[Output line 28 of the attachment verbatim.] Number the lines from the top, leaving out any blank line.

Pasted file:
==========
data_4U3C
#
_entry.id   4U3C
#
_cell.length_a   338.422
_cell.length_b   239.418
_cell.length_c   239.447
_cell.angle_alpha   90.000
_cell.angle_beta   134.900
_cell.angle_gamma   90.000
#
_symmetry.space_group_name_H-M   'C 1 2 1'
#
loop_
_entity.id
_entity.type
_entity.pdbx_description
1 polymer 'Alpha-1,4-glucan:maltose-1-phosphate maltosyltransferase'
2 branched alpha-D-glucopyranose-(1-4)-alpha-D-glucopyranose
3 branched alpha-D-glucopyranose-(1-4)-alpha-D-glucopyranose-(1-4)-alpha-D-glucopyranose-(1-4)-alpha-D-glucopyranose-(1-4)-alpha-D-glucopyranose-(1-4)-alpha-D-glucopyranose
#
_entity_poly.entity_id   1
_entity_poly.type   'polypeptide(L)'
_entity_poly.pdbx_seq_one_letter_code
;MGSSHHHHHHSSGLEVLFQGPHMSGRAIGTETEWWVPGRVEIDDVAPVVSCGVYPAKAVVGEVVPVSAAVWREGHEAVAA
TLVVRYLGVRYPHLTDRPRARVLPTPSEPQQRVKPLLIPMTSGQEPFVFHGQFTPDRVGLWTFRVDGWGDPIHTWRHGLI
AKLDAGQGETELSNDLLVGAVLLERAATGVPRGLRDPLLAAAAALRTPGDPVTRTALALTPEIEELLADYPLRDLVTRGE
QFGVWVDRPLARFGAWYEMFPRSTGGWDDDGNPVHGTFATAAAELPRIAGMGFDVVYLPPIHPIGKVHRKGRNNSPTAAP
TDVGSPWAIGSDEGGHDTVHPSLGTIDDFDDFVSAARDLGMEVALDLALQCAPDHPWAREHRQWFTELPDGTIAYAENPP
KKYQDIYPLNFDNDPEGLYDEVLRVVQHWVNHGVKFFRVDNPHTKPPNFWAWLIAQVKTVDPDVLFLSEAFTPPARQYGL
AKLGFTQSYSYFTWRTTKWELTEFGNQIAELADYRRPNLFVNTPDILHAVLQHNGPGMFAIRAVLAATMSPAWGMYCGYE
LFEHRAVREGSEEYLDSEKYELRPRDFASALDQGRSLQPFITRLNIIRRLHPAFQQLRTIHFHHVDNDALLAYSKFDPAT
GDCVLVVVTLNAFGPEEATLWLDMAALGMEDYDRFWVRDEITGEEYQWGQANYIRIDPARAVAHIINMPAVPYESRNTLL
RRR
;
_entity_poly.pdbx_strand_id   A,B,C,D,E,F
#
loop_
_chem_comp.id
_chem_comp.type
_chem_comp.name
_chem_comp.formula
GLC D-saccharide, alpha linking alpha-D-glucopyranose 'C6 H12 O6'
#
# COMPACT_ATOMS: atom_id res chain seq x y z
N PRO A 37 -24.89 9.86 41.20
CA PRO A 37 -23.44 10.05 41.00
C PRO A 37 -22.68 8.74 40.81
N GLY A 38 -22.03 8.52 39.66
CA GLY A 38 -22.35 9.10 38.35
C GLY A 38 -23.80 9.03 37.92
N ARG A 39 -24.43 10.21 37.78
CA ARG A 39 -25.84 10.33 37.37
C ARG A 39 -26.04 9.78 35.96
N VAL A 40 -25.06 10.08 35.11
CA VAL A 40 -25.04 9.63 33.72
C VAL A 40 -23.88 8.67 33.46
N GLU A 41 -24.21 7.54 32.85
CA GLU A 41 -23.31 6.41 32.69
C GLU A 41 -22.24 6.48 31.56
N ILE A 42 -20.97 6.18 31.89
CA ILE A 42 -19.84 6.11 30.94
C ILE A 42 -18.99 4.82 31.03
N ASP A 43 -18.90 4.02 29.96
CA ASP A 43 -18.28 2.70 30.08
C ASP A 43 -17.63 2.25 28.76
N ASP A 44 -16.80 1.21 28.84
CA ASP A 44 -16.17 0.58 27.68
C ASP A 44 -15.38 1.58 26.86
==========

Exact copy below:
QFGVWVDRPLARFGAWYEMFPRSTGGWDDDGNPVHGTFATAAAELPRIAGMGFDVVYLPPIHPIGKVHRKGRNNSPTAAP